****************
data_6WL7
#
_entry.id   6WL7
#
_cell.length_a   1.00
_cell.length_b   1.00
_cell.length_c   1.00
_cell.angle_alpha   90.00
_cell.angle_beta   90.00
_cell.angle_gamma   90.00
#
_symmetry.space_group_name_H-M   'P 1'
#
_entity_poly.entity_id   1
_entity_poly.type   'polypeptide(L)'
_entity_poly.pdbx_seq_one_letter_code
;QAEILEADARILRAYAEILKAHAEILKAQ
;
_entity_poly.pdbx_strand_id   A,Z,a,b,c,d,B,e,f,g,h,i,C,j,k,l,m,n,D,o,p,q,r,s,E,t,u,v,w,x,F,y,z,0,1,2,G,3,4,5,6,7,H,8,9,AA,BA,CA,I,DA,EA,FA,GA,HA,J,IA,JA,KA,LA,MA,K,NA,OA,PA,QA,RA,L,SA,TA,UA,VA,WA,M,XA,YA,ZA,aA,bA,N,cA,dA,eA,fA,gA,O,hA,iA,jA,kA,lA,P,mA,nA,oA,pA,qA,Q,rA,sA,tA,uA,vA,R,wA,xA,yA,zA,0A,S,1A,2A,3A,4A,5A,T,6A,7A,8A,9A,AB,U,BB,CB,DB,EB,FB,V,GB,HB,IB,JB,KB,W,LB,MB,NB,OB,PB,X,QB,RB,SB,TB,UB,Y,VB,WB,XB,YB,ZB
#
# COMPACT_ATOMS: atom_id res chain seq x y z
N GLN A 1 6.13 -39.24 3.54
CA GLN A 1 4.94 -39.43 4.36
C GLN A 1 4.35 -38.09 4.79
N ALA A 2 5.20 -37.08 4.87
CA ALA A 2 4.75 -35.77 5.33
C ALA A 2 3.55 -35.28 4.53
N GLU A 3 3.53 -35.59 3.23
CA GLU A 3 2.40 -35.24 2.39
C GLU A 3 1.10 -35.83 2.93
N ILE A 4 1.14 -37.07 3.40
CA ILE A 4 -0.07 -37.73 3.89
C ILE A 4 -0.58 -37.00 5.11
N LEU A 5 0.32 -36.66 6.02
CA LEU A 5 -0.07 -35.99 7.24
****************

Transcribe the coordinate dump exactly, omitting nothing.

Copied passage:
data_6WL7
#
_entry.id   6WL7
#
_cell.length_a   1.00
_cell.length_b   1.00
_cell.length_c   1.00
_cell.angle_alpha   90.00
_cell.angle_beta   90.00
_cell.angle_gamma   90.00
#
_symmetry.space_group_name_H-M   'P 1'
#
_entity_poly.entity_id   1
_entity_poly.type   'polypeptide(L)'
_entity_poly.pdbx_seq_one_letter_code
;QAEILEADARILRAYAEILKAHAEILKAQ
;
_entity_poly.pdbx_strand_id   A,Z,a,b,c,d,B,e,f,g,h,i,C,j,k,l,m,n,D,o,p,q,r,s,E,t,u,v,w,x,F,y,z,0,1,2,G,3,4,5,6,7,H,8,9,AA,BA,CA,I,DA,EA,FA,GA,HA,J,IA,JA,KA,LA,MA,K,NA,OA,PA,QA,RA,L,SA,TA,UA,VA,WA,M,XA,YA,ZA,aA,bA,N,cA,dA,eA,fA,gA,O,hA,iA,jA,kA,lA,P,mA,nA,oA,pA,qA,Q,rA,sA,tA,uA,vA,R,wA,xA,yA,zA,0A,S,1A,2A,3A,4A,5A,T,6A,7A,8A,9A,AB,U,BB,CB,DB,EB,FB,V,GB,HB,IB,JB,KB,W,LB,MB,NB,OB,PB,X,QB,RB,SB,TB,UB,Y,VB,WB,XB,YB,ZB
#
# COMPACT_ATOMS: atom_id res chain seq x y z
N GLN A 1 6.13 -39.24 3.54
CA GLN A 1 4.94 -39.43 4.36
C GLN A 1 4.35 -38.09 4.79
N ALA A 2 5.20 -37.08 4.87
CA ALA A 2 4.75 -35.77 5.33
C ALA A 2 3.55 -35.28 4.53
N GLU A 3 3.53 -35.59 3.23
CA GLU A 3 2.40 -35.24 2.39
C GLU A 3 1.10 -35.83 2.93
N ILE A 4 1.14 -37.07 3.40
CA ILE A 4 -0.07 -37.73 3.89
C ILE A 4 -0.58 -37.00 5.11
N LEU A 5 0.32 -36.66 6.02
CA LEU A 5 -0.07 -35.99 7.24